A Glimmer of Hope for Moderation?
Movement Start Small #28
Everyone claims to be tired of extremists. If only common sense moderates could return to power we could make some progress, goes the thinking.
True moderation is a process in politics, a way to get to answers like science is a method to gain knowledge. Moderates don’t just split the difference, they embrace nuance and shades of gray in the face of complexity. Their answers might shift back and forth from partisan boxes and change over time, but their views, once formed, are anything but apathetic. “Strong opinions, loosely held” could be their mantra. Or, my favorite version, from Churchill, “it’s better to be right than consistent.”
The political scientist Aurelian Creitu outlines several critical principles to truly being a moderate. It’s a high bar and surely precludes the knee jerk partisan loyalty we see so much of today.
Moderates think politically not ideologically. Extremists don’t give an inch. The slippery slope makes compromise too dangerous. The principles of ideology require rigidity. Think about the issue you care most about (taxes? guns? abortion? climate?). Now think about the time someone on your side compromised (e.g. Manchin on the left, Romney on the right). Did it piss you off? You might not be a moderate. Directional progress is a win to a moderate. As Reagan said, compromise is the “oil that lubricates the machinery of progress.”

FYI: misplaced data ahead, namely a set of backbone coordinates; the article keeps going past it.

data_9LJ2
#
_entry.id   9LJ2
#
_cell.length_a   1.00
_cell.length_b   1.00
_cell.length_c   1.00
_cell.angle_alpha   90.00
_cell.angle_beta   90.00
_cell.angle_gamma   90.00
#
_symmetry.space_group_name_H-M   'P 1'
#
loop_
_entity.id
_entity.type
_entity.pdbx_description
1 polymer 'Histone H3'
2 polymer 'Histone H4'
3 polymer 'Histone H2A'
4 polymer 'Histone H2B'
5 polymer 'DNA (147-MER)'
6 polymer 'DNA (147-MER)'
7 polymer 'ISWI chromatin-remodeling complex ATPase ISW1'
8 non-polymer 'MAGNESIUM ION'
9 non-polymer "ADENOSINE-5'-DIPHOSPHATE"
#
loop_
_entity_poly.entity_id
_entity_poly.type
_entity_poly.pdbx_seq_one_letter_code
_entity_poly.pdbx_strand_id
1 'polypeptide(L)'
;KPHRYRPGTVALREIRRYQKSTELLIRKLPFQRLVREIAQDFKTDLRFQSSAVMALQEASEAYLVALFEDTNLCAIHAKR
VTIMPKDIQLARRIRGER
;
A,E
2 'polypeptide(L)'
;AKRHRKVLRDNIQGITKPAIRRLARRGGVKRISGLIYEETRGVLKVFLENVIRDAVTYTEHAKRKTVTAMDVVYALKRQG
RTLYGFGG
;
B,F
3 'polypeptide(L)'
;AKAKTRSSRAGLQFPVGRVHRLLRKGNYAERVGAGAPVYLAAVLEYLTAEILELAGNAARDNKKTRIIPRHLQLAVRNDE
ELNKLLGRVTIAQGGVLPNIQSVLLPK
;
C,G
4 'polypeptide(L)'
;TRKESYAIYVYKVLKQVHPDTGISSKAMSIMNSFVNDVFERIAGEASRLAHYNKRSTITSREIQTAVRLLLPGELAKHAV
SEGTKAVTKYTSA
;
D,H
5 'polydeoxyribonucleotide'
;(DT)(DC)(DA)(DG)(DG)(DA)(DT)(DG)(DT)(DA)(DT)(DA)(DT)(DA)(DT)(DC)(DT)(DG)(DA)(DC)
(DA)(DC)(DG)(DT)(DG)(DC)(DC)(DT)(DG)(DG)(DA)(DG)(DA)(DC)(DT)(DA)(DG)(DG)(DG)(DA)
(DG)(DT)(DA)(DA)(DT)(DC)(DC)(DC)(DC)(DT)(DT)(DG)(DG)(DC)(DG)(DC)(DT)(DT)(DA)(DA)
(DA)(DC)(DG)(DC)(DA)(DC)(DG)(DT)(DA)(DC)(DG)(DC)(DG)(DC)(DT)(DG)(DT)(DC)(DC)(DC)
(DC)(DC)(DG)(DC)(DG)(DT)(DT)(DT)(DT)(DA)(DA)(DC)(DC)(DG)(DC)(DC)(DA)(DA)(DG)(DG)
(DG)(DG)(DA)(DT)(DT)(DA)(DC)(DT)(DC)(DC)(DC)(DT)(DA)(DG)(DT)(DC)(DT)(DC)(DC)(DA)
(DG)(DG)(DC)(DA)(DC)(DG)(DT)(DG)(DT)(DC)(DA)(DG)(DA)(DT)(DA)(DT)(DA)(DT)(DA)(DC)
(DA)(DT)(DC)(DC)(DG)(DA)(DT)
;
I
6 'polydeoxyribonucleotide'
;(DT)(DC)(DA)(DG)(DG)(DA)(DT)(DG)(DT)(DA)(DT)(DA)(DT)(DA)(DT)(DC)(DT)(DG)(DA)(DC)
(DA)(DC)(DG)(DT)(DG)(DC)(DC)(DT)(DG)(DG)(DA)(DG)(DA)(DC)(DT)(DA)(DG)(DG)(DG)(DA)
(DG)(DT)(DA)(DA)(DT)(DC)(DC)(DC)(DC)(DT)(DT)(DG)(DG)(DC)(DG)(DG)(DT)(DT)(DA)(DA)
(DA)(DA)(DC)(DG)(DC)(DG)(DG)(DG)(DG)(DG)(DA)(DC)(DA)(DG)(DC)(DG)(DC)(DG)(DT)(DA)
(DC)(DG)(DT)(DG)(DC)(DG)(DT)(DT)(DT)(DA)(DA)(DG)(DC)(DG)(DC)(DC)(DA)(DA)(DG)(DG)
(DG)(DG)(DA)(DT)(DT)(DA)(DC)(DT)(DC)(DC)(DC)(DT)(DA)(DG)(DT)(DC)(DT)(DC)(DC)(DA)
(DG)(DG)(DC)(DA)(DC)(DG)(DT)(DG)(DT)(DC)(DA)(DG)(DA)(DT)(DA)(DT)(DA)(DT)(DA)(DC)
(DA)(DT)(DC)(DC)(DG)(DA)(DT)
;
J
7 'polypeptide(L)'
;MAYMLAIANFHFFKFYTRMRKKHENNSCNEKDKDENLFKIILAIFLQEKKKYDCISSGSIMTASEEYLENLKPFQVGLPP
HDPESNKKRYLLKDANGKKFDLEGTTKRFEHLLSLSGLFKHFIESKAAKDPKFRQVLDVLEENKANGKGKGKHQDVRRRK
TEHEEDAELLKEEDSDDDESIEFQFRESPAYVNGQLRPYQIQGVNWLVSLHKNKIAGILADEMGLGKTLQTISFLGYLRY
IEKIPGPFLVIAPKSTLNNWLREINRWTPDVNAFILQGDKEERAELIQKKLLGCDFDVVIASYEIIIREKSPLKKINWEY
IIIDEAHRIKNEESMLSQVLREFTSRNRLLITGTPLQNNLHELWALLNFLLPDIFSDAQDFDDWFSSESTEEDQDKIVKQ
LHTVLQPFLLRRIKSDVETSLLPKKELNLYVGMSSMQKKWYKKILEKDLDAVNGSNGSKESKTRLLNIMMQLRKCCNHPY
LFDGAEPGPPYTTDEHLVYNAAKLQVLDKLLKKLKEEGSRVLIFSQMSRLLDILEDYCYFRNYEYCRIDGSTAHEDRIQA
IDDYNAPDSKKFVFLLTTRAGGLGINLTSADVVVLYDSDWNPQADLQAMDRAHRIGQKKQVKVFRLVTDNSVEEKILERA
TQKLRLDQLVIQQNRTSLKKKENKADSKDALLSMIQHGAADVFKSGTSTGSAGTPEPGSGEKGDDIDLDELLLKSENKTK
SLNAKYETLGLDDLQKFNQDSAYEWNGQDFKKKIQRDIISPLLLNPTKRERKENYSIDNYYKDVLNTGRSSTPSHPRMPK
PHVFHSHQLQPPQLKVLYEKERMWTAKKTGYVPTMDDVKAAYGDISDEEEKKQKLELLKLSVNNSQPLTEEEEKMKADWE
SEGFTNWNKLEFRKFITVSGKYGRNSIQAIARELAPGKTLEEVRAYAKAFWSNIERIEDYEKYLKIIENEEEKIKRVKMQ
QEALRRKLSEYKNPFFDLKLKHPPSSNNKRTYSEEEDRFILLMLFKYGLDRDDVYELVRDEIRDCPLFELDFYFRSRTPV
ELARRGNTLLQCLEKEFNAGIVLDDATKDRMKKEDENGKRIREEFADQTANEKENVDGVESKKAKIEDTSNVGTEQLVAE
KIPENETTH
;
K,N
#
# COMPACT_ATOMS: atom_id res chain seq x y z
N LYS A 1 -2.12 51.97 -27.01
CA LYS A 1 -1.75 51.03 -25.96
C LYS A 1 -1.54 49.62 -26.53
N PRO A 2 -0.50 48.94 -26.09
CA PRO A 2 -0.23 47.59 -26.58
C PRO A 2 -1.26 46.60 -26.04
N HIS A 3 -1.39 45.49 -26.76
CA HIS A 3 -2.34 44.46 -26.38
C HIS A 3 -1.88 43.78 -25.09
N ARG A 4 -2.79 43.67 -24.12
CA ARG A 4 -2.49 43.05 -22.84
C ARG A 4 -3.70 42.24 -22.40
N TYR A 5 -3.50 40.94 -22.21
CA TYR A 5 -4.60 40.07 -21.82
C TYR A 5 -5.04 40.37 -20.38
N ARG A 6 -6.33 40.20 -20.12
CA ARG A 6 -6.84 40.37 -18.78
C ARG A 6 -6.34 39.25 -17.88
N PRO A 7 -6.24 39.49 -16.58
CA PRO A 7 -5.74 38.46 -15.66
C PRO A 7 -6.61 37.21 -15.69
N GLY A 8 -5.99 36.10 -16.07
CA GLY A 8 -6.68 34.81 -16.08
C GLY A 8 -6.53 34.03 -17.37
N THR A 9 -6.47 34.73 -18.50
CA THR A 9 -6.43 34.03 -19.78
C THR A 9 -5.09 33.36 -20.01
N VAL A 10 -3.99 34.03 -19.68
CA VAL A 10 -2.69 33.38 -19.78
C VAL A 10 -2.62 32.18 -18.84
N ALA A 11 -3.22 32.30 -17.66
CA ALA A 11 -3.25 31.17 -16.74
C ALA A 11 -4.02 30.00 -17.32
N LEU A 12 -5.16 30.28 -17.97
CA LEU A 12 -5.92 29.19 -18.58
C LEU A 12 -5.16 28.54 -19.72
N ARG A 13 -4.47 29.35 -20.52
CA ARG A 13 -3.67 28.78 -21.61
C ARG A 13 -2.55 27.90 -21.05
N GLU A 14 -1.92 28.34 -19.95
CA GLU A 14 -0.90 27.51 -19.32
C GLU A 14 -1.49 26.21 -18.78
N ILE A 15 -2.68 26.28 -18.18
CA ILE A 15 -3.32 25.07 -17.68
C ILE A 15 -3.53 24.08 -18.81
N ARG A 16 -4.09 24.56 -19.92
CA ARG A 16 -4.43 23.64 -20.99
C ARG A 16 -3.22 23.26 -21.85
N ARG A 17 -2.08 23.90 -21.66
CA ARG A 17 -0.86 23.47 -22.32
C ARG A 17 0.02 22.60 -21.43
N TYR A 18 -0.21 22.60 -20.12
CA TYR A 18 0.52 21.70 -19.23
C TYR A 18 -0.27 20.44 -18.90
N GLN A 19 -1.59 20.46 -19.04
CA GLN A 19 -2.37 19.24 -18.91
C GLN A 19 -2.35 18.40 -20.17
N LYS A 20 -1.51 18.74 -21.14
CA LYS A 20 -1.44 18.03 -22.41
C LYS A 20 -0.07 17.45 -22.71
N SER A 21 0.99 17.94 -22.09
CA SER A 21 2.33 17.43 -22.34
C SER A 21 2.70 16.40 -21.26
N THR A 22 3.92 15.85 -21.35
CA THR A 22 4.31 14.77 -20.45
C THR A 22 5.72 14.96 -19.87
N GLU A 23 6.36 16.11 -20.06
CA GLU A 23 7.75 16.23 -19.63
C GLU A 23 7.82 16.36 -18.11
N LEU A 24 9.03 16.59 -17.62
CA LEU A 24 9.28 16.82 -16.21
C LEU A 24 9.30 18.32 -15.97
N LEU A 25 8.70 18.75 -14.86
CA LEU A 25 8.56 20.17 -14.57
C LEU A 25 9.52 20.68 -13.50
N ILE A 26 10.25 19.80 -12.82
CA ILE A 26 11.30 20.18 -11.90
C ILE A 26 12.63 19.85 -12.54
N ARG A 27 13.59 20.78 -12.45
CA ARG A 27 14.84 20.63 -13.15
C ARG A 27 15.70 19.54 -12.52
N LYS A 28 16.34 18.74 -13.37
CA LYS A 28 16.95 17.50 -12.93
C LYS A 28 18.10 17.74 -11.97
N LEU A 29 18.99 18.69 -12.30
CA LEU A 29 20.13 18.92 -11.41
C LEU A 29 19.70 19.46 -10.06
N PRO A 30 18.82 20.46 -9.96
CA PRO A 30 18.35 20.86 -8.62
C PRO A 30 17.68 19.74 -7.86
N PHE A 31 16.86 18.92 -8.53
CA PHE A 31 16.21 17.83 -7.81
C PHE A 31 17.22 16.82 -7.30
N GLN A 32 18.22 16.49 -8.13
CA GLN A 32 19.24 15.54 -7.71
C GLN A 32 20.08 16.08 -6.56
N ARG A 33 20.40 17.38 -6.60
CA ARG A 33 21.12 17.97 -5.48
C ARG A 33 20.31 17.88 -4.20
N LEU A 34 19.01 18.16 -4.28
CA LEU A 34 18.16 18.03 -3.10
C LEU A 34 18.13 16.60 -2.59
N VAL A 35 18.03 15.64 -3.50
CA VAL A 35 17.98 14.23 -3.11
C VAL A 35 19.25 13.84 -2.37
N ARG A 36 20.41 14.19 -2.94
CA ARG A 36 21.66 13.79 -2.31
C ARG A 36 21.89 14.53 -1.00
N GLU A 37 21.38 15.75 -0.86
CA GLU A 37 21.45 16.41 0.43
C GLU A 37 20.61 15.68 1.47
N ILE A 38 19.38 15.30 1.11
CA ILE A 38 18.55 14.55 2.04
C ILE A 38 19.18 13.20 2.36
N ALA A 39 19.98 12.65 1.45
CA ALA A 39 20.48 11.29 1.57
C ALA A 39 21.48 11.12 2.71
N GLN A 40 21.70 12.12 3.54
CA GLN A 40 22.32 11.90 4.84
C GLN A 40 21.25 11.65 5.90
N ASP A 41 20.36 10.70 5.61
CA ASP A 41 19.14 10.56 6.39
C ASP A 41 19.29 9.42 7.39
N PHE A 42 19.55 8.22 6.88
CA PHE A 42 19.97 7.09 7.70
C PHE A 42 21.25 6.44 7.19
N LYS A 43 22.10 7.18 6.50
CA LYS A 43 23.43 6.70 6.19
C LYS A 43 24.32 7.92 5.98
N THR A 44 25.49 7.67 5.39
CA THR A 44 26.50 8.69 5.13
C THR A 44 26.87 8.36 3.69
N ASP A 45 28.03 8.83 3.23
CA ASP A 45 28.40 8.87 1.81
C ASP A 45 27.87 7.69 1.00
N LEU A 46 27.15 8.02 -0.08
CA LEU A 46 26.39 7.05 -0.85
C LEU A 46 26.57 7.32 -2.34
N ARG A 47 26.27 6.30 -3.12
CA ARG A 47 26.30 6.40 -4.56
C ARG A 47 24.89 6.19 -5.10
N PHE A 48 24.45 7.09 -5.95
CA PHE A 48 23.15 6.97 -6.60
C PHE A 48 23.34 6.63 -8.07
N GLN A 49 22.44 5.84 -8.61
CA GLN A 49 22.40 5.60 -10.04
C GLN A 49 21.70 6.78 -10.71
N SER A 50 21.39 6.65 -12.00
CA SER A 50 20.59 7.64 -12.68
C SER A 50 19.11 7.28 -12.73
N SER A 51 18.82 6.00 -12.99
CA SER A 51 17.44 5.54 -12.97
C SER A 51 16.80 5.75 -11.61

Moderates don’t believe in one perfect path. Any big issue is complicated. But, most debates are framed by extremists and partisans as a simple choice. Choose a side. Get on board. Nothing hard is that easy. The path to success is debate, trial and error and, eventually, course correction. Trade-offs always exist. The sin is not error, but failure to keep learning and own up to inevitable mistakes. Humility is at the core of moderation. Have you changed your mind recently on a big issue?
Moderates don’t believe in good and evil framing. Moderates debate issues directly. They resist the temptation to label and smear their opponent. Implying intent is not dealing with an argument but trying to silence. Moderates avoid language that elevates their own view as righteous or demonizes their opposition’s as immoral. Do you think of the other side as evil? Are you consistently on the “right side of history”?
Moderates are committed to pluralism. Moderates don’t seek unity. A liberal society is one where many views coexist and battle towards progress. Even good ideas can be taken too far, so naysayers are needed to keep checks in place. Complex problems need traditional and contrarian ideas and a way to try many of them until we get real progress. Does wide open speech - even hearing things you hate - seem dated to you?
Moderates have the wisdom to know when not to be moderate. Some situations demand stubborn adherence to rigid positions. Moderates know certain principles must be defended at all costs, but these occasions are infrequent. Defending freedom of speech is an example where moderates would draw strict lines to ensure open debate - a core ideal of moderation. War crimes, election tampering, overt racism and other obvious ills are not good times for nuance. Having strong principles does not disqualify you as a moderate, but the less timeless the ideal, the less confident the moderate will be in rigid views.